Thursday, July 10, 2008

DNA could stop Paul House retrial

Prosecutor awaits FBI test results
Paul Gregory House

Call Governor Phil Bredesen at (615) 741-2001 and ask him to grant a full pardon to Paul House. ( The phone receptionist was unusually sympathetic--do call right away! )


The prosecutor who put Paul House on death row once and planned a
second trial to try to keep him imprisoned for life now says he might
drop the case if the evidence doesn't back him up.

Eighth Judicial District Attorney William Paul Phillips, who is
prosecuting House for the 1985 killing of Carolyn Muncey, told The
Associated Press on Wednesday that he might drop the charges if
House's DNA is not found on evidence in the case. He said he would
ask a judge to allow the FBI to test a hair found on the victim's hand.

"If it's not his (House's) and not hers and (belongs to) some third
party, then we would have to evaluate that along with all the other
evidence, and we would determine if that raised a reasonable doubt,"
Phillips told the AP. "If at any time that (hair) or any other
evidence raised a reasonable doubt, then we would not prosecute."

DNA evidence was what got House released from prison after nearly 23
years behind bars.

The U.S. Supreme Court in 2006 concluded that House would not have
been convicted based on the DNA evidence that emerged years after his
trial. A federal judge ordered prosecutors to retry House within 180
days or free him. House was released last week pending an October

House's mother, Joyce House, does not see Phillips' announcement as a
sign that he has changed his mind about her son's guilt.

"I don't trust the guy. He's got something up his sleeve," she said
in a telephone interview from her home in Crossville, Tenn., where
her son is staying. "I don't think he's ever going to give up — he's
got his teeth sunk so deep into it."

As for Phillips' declaration that he would not prosecute without DNA
evidence, she said, "Well, I would hope not."

Phillips, who prosecuted the original case against House, began
making plans for a new trial before House had even been released from

"I'm looking forward to giving him a new trial," he told The
Tennessean in May. "I am confident we will be ready within 180 days."

Stacy Rector, executive director of the Tennessee Coalition to
Abolish State Killing, believes the high court's ruling should have
ended Phillips' role in the case.

"I think that would be the just and responsible thing to do, to not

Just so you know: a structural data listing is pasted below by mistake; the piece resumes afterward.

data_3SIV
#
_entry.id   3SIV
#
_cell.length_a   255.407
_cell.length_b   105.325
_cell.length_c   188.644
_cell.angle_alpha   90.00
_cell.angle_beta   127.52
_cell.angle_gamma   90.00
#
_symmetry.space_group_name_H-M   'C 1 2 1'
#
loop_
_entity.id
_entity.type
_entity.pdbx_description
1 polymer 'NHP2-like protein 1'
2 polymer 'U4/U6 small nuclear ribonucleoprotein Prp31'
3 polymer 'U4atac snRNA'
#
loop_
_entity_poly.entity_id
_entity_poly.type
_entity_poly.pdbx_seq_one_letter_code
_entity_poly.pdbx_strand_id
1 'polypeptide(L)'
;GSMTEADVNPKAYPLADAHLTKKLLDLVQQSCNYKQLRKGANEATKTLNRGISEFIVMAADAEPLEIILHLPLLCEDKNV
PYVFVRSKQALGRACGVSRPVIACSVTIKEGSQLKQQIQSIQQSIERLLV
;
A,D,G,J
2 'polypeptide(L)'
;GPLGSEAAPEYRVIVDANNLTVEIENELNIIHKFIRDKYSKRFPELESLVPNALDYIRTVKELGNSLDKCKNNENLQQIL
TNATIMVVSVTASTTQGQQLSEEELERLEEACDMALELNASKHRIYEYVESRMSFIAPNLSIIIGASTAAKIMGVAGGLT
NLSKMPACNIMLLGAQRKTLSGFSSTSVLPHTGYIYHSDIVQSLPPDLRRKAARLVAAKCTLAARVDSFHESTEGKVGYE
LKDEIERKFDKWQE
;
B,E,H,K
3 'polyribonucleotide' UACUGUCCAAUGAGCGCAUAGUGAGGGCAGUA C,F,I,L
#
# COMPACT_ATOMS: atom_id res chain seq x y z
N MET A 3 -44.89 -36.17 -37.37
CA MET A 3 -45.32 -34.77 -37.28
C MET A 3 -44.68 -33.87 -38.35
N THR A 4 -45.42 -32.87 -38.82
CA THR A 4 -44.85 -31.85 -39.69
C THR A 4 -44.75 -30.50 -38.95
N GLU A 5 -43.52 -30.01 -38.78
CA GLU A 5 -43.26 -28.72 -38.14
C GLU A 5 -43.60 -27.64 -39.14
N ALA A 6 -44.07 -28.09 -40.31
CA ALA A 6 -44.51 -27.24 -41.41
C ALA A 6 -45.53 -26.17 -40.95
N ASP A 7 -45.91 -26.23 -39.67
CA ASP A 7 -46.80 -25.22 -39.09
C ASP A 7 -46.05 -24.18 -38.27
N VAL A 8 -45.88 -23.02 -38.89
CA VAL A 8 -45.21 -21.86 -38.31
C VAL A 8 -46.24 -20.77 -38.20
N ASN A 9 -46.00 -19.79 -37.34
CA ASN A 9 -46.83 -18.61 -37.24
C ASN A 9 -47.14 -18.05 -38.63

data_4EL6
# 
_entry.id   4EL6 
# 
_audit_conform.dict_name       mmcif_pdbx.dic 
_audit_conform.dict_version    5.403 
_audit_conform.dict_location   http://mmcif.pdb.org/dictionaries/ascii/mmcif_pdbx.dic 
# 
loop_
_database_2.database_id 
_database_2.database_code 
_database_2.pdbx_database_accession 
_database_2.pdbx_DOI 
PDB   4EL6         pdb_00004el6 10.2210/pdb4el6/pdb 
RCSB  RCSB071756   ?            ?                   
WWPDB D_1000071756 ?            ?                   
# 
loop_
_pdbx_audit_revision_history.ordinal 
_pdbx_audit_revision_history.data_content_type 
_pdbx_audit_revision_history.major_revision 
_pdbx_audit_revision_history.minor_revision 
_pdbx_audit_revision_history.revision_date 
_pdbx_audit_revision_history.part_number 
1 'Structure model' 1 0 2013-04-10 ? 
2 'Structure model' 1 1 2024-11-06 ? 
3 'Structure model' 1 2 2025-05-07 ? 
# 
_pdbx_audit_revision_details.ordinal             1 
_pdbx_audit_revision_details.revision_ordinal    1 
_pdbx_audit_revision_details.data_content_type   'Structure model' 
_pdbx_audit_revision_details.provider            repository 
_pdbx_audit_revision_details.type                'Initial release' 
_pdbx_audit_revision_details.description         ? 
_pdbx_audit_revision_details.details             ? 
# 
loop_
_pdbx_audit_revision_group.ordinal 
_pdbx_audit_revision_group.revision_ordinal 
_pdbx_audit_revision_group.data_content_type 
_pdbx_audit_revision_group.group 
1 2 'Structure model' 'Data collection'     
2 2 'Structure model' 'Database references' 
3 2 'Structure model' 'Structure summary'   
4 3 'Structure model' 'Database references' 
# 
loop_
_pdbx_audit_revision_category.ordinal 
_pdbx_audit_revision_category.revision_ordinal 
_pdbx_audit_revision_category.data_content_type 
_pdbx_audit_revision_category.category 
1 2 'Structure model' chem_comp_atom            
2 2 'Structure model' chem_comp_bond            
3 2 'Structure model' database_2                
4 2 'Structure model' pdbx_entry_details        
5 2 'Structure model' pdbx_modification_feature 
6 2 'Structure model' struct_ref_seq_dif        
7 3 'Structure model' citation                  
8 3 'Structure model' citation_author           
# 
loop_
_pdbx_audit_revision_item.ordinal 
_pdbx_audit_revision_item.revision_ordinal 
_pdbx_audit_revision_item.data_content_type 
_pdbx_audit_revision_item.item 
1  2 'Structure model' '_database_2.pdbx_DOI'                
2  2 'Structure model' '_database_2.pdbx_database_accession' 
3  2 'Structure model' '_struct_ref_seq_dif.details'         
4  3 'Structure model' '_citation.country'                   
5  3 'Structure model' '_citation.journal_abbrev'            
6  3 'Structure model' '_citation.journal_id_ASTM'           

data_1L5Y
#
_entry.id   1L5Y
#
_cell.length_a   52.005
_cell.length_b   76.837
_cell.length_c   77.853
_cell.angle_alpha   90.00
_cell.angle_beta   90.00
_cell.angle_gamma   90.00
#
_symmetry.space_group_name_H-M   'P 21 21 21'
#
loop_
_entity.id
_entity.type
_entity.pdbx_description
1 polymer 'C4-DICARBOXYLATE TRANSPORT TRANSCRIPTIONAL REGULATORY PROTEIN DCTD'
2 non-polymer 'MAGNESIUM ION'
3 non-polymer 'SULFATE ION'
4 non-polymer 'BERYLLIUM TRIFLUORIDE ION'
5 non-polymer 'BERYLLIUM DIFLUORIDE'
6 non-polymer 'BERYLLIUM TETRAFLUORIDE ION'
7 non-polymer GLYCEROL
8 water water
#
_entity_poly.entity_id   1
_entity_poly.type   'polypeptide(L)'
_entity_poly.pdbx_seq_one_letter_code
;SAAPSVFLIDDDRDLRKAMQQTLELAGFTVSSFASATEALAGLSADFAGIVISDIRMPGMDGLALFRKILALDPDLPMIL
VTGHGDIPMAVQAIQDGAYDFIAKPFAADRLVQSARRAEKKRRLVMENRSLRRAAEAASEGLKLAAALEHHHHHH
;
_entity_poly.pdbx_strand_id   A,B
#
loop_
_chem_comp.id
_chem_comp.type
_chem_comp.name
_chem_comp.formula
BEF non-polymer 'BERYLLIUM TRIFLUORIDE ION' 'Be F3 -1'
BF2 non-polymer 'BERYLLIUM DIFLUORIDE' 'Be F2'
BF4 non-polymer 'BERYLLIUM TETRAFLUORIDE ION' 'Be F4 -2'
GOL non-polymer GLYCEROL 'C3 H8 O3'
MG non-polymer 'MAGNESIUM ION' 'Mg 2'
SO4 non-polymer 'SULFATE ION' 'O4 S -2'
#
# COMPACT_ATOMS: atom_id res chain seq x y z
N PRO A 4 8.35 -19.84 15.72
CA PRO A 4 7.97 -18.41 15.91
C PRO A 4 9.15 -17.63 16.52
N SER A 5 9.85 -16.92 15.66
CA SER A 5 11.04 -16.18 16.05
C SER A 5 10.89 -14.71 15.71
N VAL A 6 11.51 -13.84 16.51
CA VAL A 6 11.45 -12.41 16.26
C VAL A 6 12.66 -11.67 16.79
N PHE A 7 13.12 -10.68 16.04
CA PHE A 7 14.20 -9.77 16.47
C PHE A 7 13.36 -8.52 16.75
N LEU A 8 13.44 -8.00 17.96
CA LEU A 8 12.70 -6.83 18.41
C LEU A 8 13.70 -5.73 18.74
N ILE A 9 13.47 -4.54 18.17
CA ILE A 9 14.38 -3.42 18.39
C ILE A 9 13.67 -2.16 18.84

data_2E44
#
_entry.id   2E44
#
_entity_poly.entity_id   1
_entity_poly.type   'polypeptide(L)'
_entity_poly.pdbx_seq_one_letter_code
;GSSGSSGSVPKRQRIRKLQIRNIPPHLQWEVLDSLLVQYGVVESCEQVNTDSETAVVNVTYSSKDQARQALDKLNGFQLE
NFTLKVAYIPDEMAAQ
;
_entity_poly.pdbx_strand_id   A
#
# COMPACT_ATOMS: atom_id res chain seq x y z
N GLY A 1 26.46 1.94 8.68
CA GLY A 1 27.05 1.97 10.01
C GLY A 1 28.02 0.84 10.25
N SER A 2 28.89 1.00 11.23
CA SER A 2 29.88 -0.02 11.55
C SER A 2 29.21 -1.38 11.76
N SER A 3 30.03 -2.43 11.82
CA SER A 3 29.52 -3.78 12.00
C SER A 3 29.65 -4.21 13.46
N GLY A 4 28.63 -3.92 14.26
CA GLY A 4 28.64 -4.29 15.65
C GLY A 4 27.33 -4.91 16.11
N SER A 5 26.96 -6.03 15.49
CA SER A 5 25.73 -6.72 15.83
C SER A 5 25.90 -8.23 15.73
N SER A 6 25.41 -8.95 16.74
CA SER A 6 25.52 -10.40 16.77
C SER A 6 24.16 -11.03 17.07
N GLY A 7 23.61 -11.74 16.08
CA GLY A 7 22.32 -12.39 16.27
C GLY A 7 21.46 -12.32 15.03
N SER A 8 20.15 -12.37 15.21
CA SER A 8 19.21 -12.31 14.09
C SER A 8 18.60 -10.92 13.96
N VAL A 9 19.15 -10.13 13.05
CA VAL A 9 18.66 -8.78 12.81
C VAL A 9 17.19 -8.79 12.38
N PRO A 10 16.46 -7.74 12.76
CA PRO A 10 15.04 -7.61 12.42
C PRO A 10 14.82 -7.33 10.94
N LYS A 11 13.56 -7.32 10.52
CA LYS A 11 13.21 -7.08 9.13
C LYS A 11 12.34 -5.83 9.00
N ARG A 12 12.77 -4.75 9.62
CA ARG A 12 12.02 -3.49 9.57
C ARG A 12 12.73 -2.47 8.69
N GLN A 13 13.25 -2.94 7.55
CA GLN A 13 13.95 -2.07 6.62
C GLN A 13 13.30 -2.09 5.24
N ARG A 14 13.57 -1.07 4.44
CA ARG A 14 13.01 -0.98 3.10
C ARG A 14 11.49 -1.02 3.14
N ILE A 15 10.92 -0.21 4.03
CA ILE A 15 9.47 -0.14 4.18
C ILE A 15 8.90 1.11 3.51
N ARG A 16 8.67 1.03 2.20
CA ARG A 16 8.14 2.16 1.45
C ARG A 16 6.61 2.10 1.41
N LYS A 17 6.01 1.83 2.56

waste any more time or taxpayer money on a trial. The U.S. Supreme
Court has already said no reasonable juror would lack reasonable
doubt in this case, given the evidence," she said. "This trial
completely flies in the face of that. There is, to my knowledge, no
new evidence the prosecution would provide."

Rape Ruled Out

DNA testing has already proved that House did not rape Muncey, and
the blood found on his jeans came from samples spilled on them
afterward during the investigation.

"I continue to be baffled why the prosecutor wants to continue to
pursue this, given the court rulings and the evidence," Rector said.
"This has gone on far, far too long for everybody. It needs to be
concluded. The evidence is on the side of Paul House that he didn't
commit this crime. That's not just my opinion, but that of the
Supreme Court, the highest court in the land."

Lawyer Prepares

House's assistant public defender, Dale Potter, told the AP he is
proceeding with House's case as if it will begin in the fall as planned.

"If he (Phillips) decides to drop the charges, I don't think there
will be anybody screaming 'don't do it,' " Potter said. "If you're a
DA and you send off things to the crime lab and you're needing
certain test results and they don't come back showing what you need,
it's a whole lot less you have in your hands for proof, and this case
is already short on proof."

Phillips said the FBI is testing fingernail clippings from the victim
and cigarette butts submitted in House's first trial in 1985 to
determine if any DNA can be obtained.

Phillips said there was no scientific analysis available to be
performed on the items at the time of the original trial.

Phillips said he doesn't know when he will get DNA results back from
the FBI for the cigarette butts and fingernail clippings, but he
thinks they could get the hair results in a matter of weeks.

"We're getting ready for trial actively now, and this (DNA testing)
is part of it. We're trying to be very thorough. If the team of our
staff members determines at any time that in their professional
judgment there's reasonable doubt then we would not go forward."

Meanwhile, Joyce House said her son continues to enjoy his first
summer of freedom in two decades.

"He's doing great, he's just fine," she said. "We're both taking this
one day at a time."

The Associated Press and Tennessean reporters Brad Schrade and Chris
Echegaray contributed to this report. Contact Jennifer Brooks at
259-8892 or

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